A few days have passed since Edward Snowden’s blockbuster interview with NBC’s Brian Williams, and more Americans currently opposehis actions than support them.
Nevertheless, there is a simple way that the former NSA system administrator can silence some critics: Release the emails that he says prove that he tried to officially blow the whistle before absconding to Hong Kong with hundreds of thousands of top secret NSA documents.
“I actually did go through channels, and that is documented,” Snowden told Williams. “The NSA has records, they have copies of emails right now to their office of General counsel, to their oversight and compliance folks from me raising concerns about the NSA’s interpretation of its legal authorities.”
The NSA has produced a single email from April 2013 — almost a year after Snowden allegedly began stealing documents and months after he began giving some of them to journalists — that asked the NSA General Counsel about about a training session and whether presidential executive orders supersede federal laws.
Snowden responded by saying that the NSA’s release is incomplete, that there is a similar email to the Signals Intelligence Directorate’s Office of Compliance that “[contradicts] what was just published.” He added that the NSA should ask his former colleagues about whether he raised concerns.
Consequently, Snowden has an opportunity to embarrass the NSA by producing more emails, specifically emails showing that he made official complains before he began stealing documents or offering his story to journalists.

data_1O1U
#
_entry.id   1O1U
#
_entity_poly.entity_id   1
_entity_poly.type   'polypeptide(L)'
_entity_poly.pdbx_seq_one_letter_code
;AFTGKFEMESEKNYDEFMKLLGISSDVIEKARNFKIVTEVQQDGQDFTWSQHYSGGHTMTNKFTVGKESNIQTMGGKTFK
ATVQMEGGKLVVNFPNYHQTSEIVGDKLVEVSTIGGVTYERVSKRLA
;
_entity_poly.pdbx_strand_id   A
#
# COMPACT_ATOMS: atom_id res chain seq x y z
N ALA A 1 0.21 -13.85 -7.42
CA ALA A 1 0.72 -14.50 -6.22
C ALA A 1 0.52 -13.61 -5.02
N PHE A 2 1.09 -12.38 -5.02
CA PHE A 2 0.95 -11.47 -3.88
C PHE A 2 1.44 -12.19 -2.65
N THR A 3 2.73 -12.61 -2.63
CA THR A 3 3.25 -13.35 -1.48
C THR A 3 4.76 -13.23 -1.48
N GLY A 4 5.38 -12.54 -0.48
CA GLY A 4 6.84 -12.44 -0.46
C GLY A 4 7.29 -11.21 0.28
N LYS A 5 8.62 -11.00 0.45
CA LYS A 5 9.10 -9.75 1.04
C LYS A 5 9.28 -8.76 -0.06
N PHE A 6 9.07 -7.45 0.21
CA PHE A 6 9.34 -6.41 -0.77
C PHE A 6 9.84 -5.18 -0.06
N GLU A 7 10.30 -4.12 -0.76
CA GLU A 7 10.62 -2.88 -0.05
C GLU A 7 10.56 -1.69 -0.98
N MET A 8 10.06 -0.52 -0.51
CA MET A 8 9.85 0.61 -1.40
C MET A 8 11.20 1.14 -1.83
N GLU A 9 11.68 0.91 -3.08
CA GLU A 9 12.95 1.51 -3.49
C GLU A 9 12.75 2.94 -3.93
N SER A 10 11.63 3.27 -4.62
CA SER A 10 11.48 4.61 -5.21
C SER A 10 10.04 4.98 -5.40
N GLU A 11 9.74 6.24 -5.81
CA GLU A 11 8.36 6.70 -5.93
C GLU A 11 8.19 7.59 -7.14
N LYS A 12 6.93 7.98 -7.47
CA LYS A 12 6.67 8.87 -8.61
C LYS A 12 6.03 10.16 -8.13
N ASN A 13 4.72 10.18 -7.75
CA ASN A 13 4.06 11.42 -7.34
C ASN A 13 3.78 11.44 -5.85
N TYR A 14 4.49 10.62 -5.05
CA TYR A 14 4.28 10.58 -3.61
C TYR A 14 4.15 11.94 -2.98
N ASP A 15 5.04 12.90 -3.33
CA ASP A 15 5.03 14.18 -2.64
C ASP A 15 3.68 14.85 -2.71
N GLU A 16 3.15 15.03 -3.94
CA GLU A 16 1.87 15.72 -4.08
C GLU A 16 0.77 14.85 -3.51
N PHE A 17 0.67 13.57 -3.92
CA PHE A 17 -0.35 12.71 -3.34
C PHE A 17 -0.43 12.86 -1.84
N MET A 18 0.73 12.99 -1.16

Geopolitical expert Ian Bremmer of the Eurasia Group explained the situation succinctly:
If Snowden previously raised serious objections to the NSA on its practices, you’d think he could release those emails too…
— ian bremmer (@ianbremmer) May 29, 2014
Ben Wizner, one of Snowden’s legal advisors, contends that the dispute over purported emails is “irrelevant.” Glenn Greenwald, who recieved an estimated 200,000 documents from Snowden, first said that the emails were the “biggest news” of the interview before agreeing with Wizner.
“Of course his legal advisor says the emails are irrelevant; that’s why you have a legal advisor,” Bremmer told Business Insider in an email. “But not substantiating that claim undermines Snowden’s credibility.”
Consequently, critics of Snowden are calling for the former CIA technician to simply release the emails, or explain exactly why he can’t.
In the end, Snowden’s credibility relies on more than the emails. There are also questions about what and how much he took but didn’t give to journalists as well as when he gave up access to that information.
The former CIA technician told NBC that he “destroyed” the material he was holding before going to Russia, but he told the New York Times in December that he gave up all of the classified information that he obtained to journalists he met in Hong Kong.
Given his legal situation, Snowden cannot discuss all of the uncertainties and apparent contradictions in his story. But clearing up some of them — at least the whistleblowing emails — may go a long way to re-convincing the American people that all of his actions were justified.
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